"Er" -Harry checked the contents of each rapidly -"Ha. The Malfoys have invited me to join them in the Top Box at the World Cup. Brilliant. As have the Weasleys...not so brilliant. Umm, Madam Hopkirk from the Ministry will swing by tomorrow while we're out in London getting my school things and she'll do a bit of repair on the magic detection wards. Oh! And Professor Dumbledore is giving me his support in whatever I do." He noticed the Dursleys twitch slightly at that pronouncement.

"Quidditch is that game you play, right Harry?" Aunt Petunia asked, gamely ignoring Harry's news from Dumbledore. "That sport on brooms?"

He nodded. "Pretty dangerous sport, but incredibly fun. I think the only thing that compares in terms of aggression and adrenaline in non-magic sports is professional rugby. And you break less bones in rugby."

Uncle Vernon looked at him with eyes wide. "The bloody hell are they thinking, letting school kids play something like that?"

Harry laughed. "The ones that really get hurt are the keepers-they guard the goals-and the seekers-who look for the tiny ball that end the game. I'm a seeker. In all fairness, they hardly ever let first year students play, so they've often at least a year of coaching under their belts before trying for a house team."

"Why do I get the feeling that didn't happen with you, Harry?" Dudley said around a mouthful of broccoli.

Harry snickered into his apple cider. "Youngest House seeker in a century, Dud. It's a good thing we have magic. I once spent a night in the hospital regrowing all the bones in my arm."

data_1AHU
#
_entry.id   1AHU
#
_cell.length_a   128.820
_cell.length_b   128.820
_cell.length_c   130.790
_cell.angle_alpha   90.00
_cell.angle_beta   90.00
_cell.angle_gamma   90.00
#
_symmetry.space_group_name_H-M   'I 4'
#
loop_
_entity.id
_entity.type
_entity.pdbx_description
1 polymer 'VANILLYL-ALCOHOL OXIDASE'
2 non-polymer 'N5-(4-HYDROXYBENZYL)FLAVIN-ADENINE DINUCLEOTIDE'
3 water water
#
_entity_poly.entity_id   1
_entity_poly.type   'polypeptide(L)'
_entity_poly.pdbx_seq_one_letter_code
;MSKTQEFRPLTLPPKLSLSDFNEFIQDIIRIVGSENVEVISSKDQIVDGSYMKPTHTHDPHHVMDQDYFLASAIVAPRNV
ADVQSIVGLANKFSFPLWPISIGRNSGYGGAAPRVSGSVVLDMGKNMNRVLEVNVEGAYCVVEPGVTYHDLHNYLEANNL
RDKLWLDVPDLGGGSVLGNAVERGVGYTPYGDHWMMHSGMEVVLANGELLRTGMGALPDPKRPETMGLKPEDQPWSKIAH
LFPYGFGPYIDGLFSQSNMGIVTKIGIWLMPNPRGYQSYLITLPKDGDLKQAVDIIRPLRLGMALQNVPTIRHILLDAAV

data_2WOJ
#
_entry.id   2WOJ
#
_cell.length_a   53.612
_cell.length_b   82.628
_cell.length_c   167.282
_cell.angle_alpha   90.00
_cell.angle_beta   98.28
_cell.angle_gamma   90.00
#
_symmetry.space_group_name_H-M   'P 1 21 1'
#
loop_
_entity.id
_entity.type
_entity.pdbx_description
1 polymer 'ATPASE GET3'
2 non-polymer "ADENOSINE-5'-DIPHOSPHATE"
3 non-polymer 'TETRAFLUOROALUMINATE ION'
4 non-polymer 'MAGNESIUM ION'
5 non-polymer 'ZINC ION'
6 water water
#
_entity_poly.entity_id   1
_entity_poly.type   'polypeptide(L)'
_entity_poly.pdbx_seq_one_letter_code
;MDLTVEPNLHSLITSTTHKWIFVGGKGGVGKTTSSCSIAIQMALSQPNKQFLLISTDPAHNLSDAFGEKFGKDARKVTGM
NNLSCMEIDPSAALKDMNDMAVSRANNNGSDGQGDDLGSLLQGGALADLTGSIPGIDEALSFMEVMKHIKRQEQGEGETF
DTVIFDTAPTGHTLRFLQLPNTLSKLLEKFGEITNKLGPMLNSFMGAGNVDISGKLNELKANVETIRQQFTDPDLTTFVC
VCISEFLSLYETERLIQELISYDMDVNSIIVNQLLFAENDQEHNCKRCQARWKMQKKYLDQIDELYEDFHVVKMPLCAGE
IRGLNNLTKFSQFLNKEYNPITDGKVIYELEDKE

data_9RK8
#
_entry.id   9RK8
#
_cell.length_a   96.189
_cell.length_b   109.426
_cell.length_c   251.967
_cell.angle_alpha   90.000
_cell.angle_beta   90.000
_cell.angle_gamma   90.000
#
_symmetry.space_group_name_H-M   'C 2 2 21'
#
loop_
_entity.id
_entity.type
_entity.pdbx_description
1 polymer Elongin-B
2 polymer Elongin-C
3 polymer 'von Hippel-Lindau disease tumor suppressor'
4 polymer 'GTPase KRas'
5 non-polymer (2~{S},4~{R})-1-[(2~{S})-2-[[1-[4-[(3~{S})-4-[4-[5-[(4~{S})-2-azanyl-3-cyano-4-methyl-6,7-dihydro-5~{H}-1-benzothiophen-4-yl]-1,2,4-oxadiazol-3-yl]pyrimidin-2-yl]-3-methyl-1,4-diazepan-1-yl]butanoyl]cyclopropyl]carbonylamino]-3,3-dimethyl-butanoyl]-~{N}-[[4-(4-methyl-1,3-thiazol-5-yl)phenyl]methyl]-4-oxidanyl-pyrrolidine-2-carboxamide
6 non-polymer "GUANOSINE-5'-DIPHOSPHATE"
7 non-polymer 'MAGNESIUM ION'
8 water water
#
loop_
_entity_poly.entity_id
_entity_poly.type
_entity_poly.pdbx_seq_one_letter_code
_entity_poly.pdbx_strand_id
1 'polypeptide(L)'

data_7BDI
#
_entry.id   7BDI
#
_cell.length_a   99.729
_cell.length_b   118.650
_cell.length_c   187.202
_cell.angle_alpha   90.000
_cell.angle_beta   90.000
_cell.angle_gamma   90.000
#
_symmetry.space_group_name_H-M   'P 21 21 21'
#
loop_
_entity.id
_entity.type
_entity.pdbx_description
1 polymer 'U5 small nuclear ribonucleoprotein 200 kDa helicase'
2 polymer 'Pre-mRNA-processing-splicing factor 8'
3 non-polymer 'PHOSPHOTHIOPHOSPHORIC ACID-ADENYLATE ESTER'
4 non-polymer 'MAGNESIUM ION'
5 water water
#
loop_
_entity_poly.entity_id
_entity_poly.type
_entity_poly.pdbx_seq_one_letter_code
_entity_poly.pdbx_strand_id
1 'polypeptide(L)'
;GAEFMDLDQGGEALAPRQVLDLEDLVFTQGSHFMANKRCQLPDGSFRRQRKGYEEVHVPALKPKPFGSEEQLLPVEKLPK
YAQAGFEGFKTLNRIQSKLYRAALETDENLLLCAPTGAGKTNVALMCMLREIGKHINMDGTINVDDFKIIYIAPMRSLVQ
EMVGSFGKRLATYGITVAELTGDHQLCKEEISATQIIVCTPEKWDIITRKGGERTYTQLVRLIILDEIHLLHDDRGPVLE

"My cousin's insane," Dudley declared. "Mum, does insanity run in the Evans line or the Potter line?"

Aunt Petunia looked askance at her nephew, then smiled wryly. "The Evans line, of course, Dudley. Why on earth do you think you and your cousin get along so well? Insanity is hereditary."

Harry looked at her and smiled. Finally, we're making progress, he thought. "Aunt Petunia, my name's Harry Potter. I'm your nephew, apparently. Pleased to meet you."

She smiled back hesitantly. "Pleasure's all mine, Harry."

Uncle Vernon coughed to diffuse the emotional atmosphere. "So, tell me about these Malfoys, Harry. You want to go with them to the World Cup, then? They good people?"

As the man and boys of Four Privet Drive got into an intense conversation regarding certain wizard families and large sporting events, Petunia Dursley cleared the table for peach cobbler. The food was good, as was the company. Petunia dropped kisses on the heads of all her "men" and joined into the discussion tentatively, not missing the small smile her only nephew had for her.